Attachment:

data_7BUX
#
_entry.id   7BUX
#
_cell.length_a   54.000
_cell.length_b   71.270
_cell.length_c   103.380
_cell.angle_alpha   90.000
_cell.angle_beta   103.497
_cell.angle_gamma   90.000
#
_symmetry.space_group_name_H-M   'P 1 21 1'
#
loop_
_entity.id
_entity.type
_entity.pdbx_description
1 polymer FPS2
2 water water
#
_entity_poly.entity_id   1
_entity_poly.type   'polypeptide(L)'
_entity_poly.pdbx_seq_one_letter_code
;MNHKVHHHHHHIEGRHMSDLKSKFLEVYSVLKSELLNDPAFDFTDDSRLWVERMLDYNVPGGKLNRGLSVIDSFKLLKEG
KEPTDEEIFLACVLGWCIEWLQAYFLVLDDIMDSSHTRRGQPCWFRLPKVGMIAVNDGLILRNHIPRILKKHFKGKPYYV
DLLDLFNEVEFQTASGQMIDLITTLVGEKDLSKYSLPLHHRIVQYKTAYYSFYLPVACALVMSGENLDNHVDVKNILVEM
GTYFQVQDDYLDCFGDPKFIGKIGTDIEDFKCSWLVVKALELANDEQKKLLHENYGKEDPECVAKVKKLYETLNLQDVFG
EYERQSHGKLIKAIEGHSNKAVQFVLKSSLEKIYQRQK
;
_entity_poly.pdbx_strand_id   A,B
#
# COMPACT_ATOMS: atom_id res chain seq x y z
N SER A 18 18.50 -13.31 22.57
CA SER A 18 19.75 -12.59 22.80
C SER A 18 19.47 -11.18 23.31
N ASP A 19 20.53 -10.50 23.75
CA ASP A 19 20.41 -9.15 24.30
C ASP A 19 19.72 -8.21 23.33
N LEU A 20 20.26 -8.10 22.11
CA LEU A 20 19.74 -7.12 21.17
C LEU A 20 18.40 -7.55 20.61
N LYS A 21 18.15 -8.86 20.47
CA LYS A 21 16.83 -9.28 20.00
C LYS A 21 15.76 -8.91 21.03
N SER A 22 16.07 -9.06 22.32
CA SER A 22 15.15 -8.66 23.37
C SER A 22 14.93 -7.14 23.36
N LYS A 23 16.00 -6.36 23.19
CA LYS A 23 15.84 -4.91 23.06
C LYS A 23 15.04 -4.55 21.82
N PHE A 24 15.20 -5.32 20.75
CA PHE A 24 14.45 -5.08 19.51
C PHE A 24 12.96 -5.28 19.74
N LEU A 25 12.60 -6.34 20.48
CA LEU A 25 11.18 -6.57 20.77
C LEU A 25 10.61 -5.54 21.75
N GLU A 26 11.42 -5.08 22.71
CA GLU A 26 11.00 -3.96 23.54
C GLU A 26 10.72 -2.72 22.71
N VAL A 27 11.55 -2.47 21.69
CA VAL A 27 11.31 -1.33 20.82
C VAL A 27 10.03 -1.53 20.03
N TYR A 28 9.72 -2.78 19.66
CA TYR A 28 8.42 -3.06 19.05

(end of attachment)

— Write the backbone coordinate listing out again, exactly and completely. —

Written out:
data_7BUX
#
_entry.id   7BUX
#
_cell.length_a   54.000
_cell.length_b   71.270
_cell.length_c   103.380
_cell.angle_alpha   90.000
_cell.angle_beta   103.497
_cell.angle_gamma   90.000
#
_symmetry.space_group_name_H-M   'P 1 21 1'
#
loop_
_entity.id
_entity.type
_entity.pdbx_description
1 polymer FPS2
2 water water
#
_entity_poly.entity_id   1
_entity_poly.type   'polypeptide(L)'
_entity_poly.pdbx_seq_one_letter_code
;MNHKVHHHHHHIEGRHMSDLKSKFLEVYSVLKSELLNDPAFDFTDDSRLWVERMLDYNVPGGKLNRGLSVIDSFKLLKEG
KEPTDEEIFLACVLGWCIEWLQAYFLVLDDIMDSSHTRRGQPCWFRLPKVGMIAVNDGLILRNHIPRILKKHFKGKPYYV
DLLDLFNEVEFQTASGQMIDLITTLVGEKDLSKYSLPLHHRIVQYKTAYYSFYLPVACALVMSGENLDNHVDVKNILVEM
GTYFQVQDDYLDCFGDPKFIGKIGTDIEDFKCSWLVVKALELANDEQKKLLHENYGKEDPECVAKVKKLYETLNLQDVFG
EYERQSHGKLIKAIEGHSNKAVQFVLKSSLEKIYQRQK
;
_entity_poly.pdbx_strand_id   A,B
#
# COMPACT_ATOMS: atom_id res chain seq x y z
N SER A 18 18.50 -13.31 22.57
CA SER A 18 19.75 -12.59 22.80
C SER A 18 19.47 -11.18 23.31
N ASP A 19 20.53 -10.50 23.75
CA ASP A 19 20.41 -9.15 24.30
C ASP A 19 19.72 -8.21 23.33
N LEU A 20 20.26 -8.10 22.11
CA LEU A 20 19.74 -7.12 21.17
C LEU A 20 18.40 -7.55 20.61
N LYS A 21 18.15 -8.86 20.47
CA LYS A 21 16.83 -9.28 20.00
C LYS A 21 15.76 -8.91 21.03
N SER A 22 16.07 -9.06 22.32
CA SER A 22 15.15 -8.66 23.37
C SER A 22 14.93 -7.14 23.36
N LYS A 23 16.00 -6.36 23.19
CA LYS A 23 15.84 -4.91 23.06
C LYS A 23 15.04 -4.55 21.82
N PHE A 24 15.20 -5.32 20.75
CA PHE A 24 14.45 -5.08 19.51
C PHE A 24 12.96 -5.28 19.74
N LEU A 25 12.60 -6.34 20.48
CA LEU A 25 11.18 -6.57 20.77
C LEU A 25 10.61 -5.54 21.75
N GLU A 26 11.42 -5.08 22.71
CA GLU A 26 11.00 -3.96 23.54
C GLU A 26 10.72 -2.72 22.71
N VAL A 27 11.55 -2.47 21.69
CA VAL A 27 11.31 -1.33 20.82
C VAL A 27 10.03 -1.53 20.03
N TYR A 28 9.72 -2.78 19.66
CA TYR A 28 8.42 -3.06 19.05